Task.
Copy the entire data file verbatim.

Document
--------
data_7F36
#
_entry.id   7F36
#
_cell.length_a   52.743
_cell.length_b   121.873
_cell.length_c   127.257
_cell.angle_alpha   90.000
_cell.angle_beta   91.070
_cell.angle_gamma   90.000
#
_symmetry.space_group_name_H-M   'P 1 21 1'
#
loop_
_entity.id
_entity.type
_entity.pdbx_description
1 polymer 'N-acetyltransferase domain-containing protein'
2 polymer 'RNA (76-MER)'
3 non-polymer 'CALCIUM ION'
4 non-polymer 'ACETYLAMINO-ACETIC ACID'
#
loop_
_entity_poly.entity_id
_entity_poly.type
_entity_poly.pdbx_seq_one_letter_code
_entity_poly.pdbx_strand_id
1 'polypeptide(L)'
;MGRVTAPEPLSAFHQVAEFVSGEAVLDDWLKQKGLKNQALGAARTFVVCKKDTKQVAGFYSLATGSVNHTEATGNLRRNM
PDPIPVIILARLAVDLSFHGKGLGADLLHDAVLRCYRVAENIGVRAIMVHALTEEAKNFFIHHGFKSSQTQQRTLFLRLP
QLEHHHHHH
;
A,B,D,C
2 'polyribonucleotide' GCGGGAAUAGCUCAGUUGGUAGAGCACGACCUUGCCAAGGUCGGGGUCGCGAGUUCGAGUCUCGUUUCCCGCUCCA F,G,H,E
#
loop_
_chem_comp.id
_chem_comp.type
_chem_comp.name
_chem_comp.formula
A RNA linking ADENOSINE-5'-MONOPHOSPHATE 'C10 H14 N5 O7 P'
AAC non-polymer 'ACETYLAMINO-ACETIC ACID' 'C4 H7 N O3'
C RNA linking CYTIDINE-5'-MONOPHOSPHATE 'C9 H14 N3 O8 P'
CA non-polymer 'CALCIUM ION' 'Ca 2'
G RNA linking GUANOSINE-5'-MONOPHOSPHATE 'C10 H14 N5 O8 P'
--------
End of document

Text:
data_7F36
#
_entry.id   7F36
#
_cell.length_a   52.743
_cell.length_b   121.873
_cell.length_c   127.257
_cell.angle_alpha   90.000
_cell.angle_beta   91.070
_cell.angle_gamma   90.000
#
_symmetry.space_group_name_H-M   'P 1 21 1'
#
loop_
_entity.id
_entity.type
_entity.pdbx_description
1 polymer 'N-acetyltransferase domain-containing protein'
2 polymer 'RNA (76-MER)'
3 non-polymer 'CALCIUM ION'
4 non-polymer 'ACETYLAMINO-ACETIC ACID'
#
loop_
_entity_poly.entity_id
_entity_poly.type
_entity_poly.pdbx_seq_one_letter_code
_entity_poly.pdbx_strand_id
1 'polypeptide(L)'
;MGRVTAPEPLSAFHQVAEFVSGEAVLDDWLKQKGLKNQALGAARTFVVCKKDTKQVAGFYSLATGSVNHTEATGNLRRNM
PDPIPVIILARLAVDLSFHGKGLGADLLHDAVLRCYRVAENIGVRAIMVHALTEEAKNFFIHHGFKSSQTQQRTLFLRLP
QLEHHHHHH
;
A,B,D,C
2 'polyribonucleotide' GCGGGAAUAGCUCAGUUGGUAGAGCACGACCUUGCCAAGGUCGGGGUCGCGAGUUCGAGUCUCGUUUCCCGCUCCA F,G,H,E
#
loop_
_chem_comp.id
_chem_comp.type
_chem_comp.name
_chem_comp.formula
A RNA linking ADENOSINE-5'-MONOPHOSPHATE 'C10 H14 N5 O7 P'
AAC non-polymer 'ACETYLAMINO-ACETIC ACID' 'C4 H7 N O3'
C RNA linking CYTIDINE-5'-MONOPHOSPHATE 'C9 H14 N3 O8 P'
CA non-polymer 'CALCIUM ION' 'Ca 2'
G RNA linking GUANOSINE-5'-MONOPHOSPHATE 'C10 H14 N5 O8 P'